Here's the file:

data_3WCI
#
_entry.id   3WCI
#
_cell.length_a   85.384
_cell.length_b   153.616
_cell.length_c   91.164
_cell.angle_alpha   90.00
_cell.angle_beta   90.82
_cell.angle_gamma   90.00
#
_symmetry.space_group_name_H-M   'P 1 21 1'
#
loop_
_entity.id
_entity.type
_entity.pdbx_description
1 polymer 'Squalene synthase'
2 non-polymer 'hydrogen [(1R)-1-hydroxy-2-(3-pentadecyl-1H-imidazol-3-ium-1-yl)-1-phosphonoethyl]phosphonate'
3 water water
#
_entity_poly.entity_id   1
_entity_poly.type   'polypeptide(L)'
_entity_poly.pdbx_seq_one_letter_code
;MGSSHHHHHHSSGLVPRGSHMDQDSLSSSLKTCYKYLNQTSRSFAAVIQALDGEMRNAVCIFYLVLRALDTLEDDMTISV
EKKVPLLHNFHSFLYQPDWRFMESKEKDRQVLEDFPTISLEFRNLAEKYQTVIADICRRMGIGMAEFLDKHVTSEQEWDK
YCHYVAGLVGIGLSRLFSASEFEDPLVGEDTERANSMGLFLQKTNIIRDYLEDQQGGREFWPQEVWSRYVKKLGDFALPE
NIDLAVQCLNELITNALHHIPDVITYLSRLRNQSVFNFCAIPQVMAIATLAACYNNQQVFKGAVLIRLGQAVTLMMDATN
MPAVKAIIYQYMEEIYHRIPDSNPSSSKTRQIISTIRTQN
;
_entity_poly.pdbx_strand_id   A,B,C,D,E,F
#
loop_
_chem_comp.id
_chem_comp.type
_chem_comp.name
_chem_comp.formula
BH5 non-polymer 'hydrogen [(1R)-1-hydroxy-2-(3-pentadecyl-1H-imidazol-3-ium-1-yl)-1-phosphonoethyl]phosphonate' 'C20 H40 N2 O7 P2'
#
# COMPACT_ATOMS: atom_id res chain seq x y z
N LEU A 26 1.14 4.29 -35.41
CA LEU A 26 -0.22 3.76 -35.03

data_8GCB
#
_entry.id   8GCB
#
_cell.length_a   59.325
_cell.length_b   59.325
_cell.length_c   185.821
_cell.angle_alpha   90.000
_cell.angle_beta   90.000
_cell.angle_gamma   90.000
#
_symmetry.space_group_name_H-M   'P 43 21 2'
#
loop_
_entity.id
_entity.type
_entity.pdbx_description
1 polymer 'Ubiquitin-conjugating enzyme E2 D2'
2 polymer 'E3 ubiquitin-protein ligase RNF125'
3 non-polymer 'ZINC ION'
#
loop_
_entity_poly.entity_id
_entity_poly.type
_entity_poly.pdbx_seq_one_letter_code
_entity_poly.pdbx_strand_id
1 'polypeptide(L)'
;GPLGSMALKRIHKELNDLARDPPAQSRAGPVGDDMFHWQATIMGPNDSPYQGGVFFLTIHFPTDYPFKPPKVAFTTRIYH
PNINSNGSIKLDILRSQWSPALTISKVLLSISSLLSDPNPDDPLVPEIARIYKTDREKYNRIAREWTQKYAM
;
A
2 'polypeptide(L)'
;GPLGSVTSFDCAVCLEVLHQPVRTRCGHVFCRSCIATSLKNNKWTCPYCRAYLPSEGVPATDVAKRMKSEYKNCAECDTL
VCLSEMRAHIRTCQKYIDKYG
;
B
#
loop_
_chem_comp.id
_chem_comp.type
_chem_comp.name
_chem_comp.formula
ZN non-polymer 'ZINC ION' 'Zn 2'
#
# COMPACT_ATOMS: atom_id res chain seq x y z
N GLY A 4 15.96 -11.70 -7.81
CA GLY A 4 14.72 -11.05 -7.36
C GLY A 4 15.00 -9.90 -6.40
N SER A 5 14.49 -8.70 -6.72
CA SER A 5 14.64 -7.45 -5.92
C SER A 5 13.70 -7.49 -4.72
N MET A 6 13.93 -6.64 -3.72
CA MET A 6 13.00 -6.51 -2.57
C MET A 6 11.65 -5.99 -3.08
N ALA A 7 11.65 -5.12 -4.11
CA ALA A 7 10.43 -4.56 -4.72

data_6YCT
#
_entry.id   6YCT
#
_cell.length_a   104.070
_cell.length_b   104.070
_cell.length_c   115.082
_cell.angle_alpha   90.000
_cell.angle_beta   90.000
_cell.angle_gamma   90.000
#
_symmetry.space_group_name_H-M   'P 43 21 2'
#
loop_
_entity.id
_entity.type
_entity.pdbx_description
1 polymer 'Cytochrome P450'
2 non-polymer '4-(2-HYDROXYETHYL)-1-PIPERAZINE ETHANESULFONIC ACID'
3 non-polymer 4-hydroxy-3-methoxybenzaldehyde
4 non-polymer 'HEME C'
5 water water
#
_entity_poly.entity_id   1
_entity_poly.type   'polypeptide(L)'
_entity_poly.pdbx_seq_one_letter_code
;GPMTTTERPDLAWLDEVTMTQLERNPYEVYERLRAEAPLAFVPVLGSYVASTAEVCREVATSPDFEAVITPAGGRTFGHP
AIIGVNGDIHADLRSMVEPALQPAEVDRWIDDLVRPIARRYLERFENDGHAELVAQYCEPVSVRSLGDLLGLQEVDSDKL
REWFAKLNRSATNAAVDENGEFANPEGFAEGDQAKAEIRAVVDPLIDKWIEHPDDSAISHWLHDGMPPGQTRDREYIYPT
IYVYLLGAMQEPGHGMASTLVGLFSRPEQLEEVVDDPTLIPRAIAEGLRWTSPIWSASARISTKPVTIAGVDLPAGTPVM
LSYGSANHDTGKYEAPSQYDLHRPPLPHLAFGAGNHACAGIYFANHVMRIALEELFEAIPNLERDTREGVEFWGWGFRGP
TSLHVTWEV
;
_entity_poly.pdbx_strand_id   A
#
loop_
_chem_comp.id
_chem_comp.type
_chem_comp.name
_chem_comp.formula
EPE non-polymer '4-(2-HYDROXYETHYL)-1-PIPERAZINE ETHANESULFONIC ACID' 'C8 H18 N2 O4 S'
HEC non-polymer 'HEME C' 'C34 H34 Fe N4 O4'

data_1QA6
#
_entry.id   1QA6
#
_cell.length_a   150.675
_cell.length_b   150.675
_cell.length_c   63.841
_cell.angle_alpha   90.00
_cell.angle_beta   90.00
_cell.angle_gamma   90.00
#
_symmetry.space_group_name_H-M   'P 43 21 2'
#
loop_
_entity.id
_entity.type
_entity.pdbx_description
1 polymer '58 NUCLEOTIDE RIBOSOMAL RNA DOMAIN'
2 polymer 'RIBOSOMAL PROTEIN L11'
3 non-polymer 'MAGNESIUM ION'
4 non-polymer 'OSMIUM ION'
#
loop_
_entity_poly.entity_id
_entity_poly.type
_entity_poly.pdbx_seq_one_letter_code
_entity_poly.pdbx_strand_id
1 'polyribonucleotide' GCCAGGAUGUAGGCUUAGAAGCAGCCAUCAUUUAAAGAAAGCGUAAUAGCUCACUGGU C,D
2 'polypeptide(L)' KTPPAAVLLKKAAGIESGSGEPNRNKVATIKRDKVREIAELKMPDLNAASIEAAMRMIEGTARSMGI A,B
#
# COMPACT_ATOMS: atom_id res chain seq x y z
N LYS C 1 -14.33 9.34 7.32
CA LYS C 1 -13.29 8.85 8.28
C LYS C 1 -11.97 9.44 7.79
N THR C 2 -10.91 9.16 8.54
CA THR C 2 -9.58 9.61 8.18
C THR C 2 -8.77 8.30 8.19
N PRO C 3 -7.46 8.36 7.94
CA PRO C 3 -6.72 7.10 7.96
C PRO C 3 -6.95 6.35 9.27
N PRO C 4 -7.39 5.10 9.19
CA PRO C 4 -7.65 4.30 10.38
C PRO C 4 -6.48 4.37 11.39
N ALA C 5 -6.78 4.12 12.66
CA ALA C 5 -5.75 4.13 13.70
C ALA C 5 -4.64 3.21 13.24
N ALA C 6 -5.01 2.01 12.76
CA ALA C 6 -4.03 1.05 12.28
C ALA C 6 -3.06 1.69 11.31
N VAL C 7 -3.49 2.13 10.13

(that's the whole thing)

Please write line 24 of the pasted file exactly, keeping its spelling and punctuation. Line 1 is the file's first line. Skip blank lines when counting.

_entity_poly.pdbx_seq_one_letter_code